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Album review: Nino Rota chamber music gets its due from talented Torontonians

By John Terauds on July 23, 2013

nino

My 2005 edition of the Dictionnaire de la musique does not have an entry for Nino Rota. The Norton-Grove Concise Encyclopedia of Music that sits beside it has one short paragraph for the Italian composer, born in Milan in 1911 and who died in Rome in 1979. Yes, he was a film composer, but there’s no mention of his winning an Oscar for the theme for The Godfather II.

John Terauds

John Terauds

John Terauds, Editor-Emeritus of Ludwig van Toronto, is currently a Divinity student at the University of Toronto and a church music director. He joined the Toronto Star in 1988, was the classical music critic from 2005 to 2012, and continues as a freelance critic for the paper. He is the co-author of Roy Thomson Hall: A Portrait, a book written with Toronto Star Colleague, William Littler.
John Terauds

Anyone with any doubts about the value of the Internet in helping art music can pause right here and thank the virtual world’s candle-lighters, who illuminate souls who would otherwise be consigned to the shadows of history.

We also need to thank musicians like Toronto pianist Mary Kenedi and her band of enthusiastic collaborators — violinist Lynn Kuo (the National Ballet Orchestra’s assistant concertmaster), cellist Winona Zelenka (cello with the Toronto Symphony), bassonist Michael Sweeney (the TSO’s principal bassoon) and clarinettist Goran Gojevic — for showcasing some excellent chamber music by Rota.

Most of Rota’s music is easily listened to, appreciated and, on occasion, even hummable long after it has stopped. His ability to evoke mood and atmosphere with just a few notes may have served him well in his fruitful collaborations with Fellini, Visconti, Zeffirelli — and Francis Ford Coppola, but it alienated him from the dissonance-embracing new-music crowd of the post-World War II years.

rotaAs Kenedi & co show on their album, recently released by Naxos, but recorded by Bonnie and Norbert Kraft at the Glenn Gould Studio nearly three years ago, there is a lot of fine compositional talent on display here, compellingly interpreted.

There are five pieces featured on this hour-long album: a Trio for Clarinet, Cello and Piano and a Toccata for Bassoon and Piano from the early 1970s and and Improviso for Violin and Piano and a Sonata for Clarinet and Piano from the mid-1940s.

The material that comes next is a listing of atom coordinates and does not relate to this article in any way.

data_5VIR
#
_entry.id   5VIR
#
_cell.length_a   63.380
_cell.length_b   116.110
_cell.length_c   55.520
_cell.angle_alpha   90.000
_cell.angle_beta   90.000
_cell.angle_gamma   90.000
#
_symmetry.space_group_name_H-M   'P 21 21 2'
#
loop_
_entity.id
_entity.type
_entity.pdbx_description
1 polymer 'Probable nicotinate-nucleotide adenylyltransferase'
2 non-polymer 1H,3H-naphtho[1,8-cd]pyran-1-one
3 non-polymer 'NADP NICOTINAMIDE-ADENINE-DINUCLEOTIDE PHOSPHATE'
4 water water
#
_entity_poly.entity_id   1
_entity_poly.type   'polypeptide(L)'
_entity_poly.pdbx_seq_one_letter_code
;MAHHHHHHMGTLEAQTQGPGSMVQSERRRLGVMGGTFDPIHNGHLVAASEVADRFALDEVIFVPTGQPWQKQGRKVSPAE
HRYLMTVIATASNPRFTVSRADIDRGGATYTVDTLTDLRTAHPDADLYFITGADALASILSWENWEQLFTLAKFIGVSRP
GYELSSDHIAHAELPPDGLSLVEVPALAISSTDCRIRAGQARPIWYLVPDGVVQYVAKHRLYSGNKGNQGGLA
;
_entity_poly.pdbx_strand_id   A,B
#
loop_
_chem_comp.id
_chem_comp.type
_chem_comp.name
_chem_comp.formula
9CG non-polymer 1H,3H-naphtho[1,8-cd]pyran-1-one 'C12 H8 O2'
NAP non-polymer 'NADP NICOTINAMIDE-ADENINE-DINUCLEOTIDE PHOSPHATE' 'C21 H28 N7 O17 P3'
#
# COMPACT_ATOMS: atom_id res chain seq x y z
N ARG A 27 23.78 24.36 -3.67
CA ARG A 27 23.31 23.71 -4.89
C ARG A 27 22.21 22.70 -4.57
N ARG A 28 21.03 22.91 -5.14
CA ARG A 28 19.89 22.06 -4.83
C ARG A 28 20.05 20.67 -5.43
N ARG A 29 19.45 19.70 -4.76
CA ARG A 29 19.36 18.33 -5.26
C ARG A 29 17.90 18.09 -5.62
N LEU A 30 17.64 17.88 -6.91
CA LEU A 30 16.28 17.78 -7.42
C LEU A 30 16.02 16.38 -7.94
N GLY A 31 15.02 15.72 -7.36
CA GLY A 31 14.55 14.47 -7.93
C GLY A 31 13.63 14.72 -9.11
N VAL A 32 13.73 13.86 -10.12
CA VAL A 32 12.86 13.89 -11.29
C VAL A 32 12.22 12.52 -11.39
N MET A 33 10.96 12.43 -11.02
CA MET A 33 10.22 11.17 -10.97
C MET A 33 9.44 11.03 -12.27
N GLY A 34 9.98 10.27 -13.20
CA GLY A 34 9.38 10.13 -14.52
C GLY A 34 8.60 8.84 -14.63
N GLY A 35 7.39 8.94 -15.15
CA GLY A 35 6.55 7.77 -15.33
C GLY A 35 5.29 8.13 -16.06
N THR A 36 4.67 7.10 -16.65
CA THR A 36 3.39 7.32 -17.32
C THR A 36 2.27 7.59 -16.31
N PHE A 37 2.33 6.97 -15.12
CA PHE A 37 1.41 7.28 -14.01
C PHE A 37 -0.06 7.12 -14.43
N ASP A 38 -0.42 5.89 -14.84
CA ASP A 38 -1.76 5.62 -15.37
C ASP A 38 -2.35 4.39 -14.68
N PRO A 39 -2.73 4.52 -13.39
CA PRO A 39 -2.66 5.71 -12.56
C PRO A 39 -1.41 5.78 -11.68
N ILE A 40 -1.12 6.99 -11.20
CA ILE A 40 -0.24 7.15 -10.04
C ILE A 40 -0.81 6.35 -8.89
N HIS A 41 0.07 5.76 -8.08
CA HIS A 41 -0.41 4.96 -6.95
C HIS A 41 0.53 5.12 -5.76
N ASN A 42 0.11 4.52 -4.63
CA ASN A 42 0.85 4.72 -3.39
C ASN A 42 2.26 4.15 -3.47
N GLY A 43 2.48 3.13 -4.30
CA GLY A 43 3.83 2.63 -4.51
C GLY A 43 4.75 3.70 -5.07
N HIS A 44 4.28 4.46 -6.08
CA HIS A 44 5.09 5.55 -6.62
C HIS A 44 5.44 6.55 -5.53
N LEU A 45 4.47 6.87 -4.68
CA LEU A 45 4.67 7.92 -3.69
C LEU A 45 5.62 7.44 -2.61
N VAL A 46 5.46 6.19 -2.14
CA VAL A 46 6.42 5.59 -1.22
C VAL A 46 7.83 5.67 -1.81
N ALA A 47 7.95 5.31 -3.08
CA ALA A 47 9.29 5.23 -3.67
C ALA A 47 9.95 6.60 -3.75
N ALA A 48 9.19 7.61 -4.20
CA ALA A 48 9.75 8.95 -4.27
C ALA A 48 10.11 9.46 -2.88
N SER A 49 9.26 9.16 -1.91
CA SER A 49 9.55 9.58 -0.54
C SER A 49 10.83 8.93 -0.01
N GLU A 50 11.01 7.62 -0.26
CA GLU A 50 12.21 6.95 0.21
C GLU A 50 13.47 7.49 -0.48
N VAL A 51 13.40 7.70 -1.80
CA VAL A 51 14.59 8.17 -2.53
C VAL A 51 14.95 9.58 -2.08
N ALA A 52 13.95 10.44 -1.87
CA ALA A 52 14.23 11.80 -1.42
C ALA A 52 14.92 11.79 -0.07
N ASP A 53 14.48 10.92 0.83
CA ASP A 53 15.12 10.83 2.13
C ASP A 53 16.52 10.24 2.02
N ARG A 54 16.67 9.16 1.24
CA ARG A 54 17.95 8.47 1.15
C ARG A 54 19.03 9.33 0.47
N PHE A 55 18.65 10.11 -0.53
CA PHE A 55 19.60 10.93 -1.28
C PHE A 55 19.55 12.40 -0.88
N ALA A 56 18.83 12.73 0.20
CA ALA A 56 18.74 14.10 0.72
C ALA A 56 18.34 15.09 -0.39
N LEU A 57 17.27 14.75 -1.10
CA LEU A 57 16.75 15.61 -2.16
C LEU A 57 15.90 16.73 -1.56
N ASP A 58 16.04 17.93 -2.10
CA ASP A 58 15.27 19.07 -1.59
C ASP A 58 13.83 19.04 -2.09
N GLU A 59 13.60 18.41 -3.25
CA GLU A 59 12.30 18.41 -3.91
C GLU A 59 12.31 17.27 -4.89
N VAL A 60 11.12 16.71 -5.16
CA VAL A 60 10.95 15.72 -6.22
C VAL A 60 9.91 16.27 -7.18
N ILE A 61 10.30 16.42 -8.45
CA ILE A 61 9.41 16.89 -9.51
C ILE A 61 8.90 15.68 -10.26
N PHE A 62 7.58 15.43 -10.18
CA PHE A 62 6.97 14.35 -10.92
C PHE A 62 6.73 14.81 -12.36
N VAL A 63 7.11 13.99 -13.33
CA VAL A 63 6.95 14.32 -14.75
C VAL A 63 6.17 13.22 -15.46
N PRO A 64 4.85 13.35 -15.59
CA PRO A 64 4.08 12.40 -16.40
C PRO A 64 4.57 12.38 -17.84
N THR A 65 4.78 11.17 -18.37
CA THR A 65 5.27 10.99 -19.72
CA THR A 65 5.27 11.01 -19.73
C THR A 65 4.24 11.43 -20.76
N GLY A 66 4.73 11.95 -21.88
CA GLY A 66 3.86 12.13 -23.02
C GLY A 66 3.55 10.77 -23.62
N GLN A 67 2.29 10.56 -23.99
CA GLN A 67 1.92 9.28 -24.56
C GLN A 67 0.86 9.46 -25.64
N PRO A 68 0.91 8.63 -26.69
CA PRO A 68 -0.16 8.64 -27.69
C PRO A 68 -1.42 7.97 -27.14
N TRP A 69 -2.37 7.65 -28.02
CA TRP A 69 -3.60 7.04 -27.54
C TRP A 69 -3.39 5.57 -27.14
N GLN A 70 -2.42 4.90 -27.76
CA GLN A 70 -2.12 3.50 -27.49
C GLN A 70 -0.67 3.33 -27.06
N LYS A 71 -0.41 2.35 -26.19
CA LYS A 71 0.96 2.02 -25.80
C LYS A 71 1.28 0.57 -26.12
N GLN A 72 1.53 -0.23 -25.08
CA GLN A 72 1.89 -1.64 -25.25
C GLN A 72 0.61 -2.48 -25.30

Rota could be an honourary Italian addition to France’s Les Six, in his unwillingness to follow the tastes of his day. He believed in melody, loved humour, was unafraid to get sentimental, used the uneasy relationship between consonance and dissonance as brilliantly as Schubert or Shostakovich, and painted with light, not shadow.

The Italian is very kind to the clarinet, encouraging it to sing a silky song, especially in the slow movement of the Trio and Clarinet Sonata. The pairing of Zelenka and Gojevic is inspired.

Although this album is all about the fine ensemble writing and ensemble work, Kenedi and her piano are the glue that holds all of this music together. She is by turns fiery and reflective, playing with beguiling élan as well as elegance. She has a great opportunity to let the full breadth of her abilities show in a big, melodramatic Fantasia for solo piano.

Kenedi has also written a nice introductory essay on the composer and his music for the liner notes.

This album is a sleeper treat. Check out the details here.

You can find out much more about Rota’s music and life here.

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As a little bonus, here is Rota himself playing his 15 Preludes, which date from 1964, at a recital in Rome the following year:

John Terauds

John Terauds

John Terauds

John Terauds, Editor-Emeritus of Ludwig van Toronto, is currently a Divinity student at the University of Toronto and a church music director. He joined the Toronto Star in 1988, was the classical music critic from 2005 to 2012, and continues as a freelance critic for the paper. He is the co-author of Roy Thomson Hall: A Portrait, a book written with Toronto Star Colleague, William Littler.
John Terauds
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